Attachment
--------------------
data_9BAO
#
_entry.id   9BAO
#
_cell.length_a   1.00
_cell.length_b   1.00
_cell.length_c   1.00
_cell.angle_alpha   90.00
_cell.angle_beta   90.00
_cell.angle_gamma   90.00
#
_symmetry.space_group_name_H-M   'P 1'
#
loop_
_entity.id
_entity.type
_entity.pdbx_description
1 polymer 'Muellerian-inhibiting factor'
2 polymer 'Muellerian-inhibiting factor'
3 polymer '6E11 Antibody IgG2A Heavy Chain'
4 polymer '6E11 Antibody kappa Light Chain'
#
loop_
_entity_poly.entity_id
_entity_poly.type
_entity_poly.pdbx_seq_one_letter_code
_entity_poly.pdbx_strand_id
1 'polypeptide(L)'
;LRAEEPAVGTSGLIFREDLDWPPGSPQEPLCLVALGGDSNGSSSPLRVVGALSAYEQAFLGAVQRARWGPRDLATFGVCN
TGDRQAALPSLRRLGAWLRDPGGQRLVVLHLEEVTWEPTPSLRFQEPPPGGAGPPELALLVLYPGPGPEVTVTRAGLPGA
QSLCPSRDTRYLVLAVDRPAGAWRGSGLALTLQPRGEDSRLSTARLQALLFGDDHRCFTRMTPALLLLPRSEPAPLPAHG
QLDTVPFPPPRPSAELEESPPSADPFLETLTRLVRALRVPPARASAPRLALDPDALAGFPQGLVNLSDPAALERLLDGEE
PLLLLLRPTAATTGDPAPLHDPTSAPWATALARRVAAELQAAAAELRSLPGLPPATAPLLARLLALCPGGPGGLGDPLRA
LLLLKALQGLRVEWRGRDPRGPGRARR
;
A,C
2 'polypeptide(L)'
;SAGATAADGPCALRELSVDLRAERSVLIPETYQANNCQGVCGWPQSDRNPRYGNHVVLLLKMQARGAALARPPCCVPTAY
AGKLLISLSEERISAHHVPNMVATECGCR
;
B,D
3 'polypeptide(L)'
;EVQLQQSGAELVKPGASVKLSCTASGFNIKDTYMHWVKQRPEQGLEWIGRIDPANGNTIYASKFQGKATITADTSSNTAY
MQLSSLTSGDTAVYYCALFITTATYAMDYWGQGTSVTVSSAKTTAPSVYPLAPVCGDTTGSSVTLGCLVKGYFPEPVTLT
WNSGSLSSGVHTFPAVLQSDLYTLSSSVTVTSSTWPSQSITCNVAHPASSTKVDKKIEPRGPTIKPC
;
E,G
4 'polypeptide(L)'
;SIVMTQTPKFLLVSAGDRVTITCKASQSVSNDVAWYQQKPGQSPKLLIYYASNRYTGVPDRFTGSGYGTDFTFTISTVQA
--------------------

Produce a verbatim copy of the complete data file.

data_9BAO
#
_entry.id   9BAO
#
_cell.length_a   1.00
_cell.length_b   1.00
_cell.length_c   1.00
_cell.angle_alpha   90.00
_cell.angle_beta   90.00
_cell.angle_gamma   90.00
#
_symmetry.space_group_name_H-M   'P 1'
#
loop_
_entity.id
_entity.type
_entity.pdbx_description
1 polymer 'Muellerian-inhibiting factor'
2 polymer 'Muellerian-inhibiting factor'
3 polymer '6E11 Antibody IgG2A Heavy Chain'
4 polymer '6E11 Antibody kappa Light Chain'
#
loop_
_entity_poly.entity_id
_entity_poly.type
_entity_poly.pdbx_seq_one_letter_code
_entity_poly.pdbx_strand_id
1 'polypeptide(L)'
;LRAEEPAVGTSGLIFREDLDWPPGSPQEPLCLVALGGDSNGSSSPLRVVGALSAYEQAFLGAVQRARWGPRDLATFGVCN
TGDRQAALPSLRRLGAWLRDPGGQRLVVLHLEEVTWEPTPSLRFQEPPPGGAGPPELALLVLYPGPGPEVTVTRAGLPGA
QSLCPSRDTRYLVLAVDRPAGAWRGSGLALTLQPRGEDSRLSTARLQALLFGDDHRCFTRMTPALLLLPRSEPAPLPAHG
QLDTVPFPPPRPSAELEESPPSADPFLETLTRLVRALRVPPARASAPRLALDPDALAGFPQGLVNLSDPAALERLLDGEE
PLLLLLRPTAATTGDPAPLHDPTSAPWATALARRVAAELQAAAAELRSLPGLPPATAPLLARLLALCPGGPGGLGDPLRA
LLLLKALQGLRVEWRGRDPRGPGRARR
;
A,C
2 'polypeptide(L)'
;SAGATAADGPCALRELSVDLRAERSVLIPETYQANNCQGVCGWPQSDRNPRYGNHVVLLLKMQARGAALARPPCCVPTAY
AGKLLISLSEERISAHHVPNMVATECGCR
;
B,D
3 'polypeptide(L)'
;EVQLQQSGAELVKPGASVKLSCTASGFNIKDTYMHWVKQRPEQGLEWIGRIDPANGNTIYASKFQGKATITADTSSNTAY
MQLSSLTSGDTAVYYCALFITTATYAMDYWGQGTSVTVSSAKTTAPSVYPLAPVCGDTTGSSVTLGCLVKGYFPEPVTLT
WNSGSLSSGVHTFPAVLQSDLYTLSSSVTVTSSTWPSQSITCNVAHPASSTKVDKKIEPRGPTIKPC
;
E,G
4 'polypeptide(L)'
;SIVMTQTPKFLLVSAGDRVTITCKASQSVSNDVAWYQQKPGQSPKLLIYYASNRYTGVPDRFTGSGYGTDFTFTISTVQA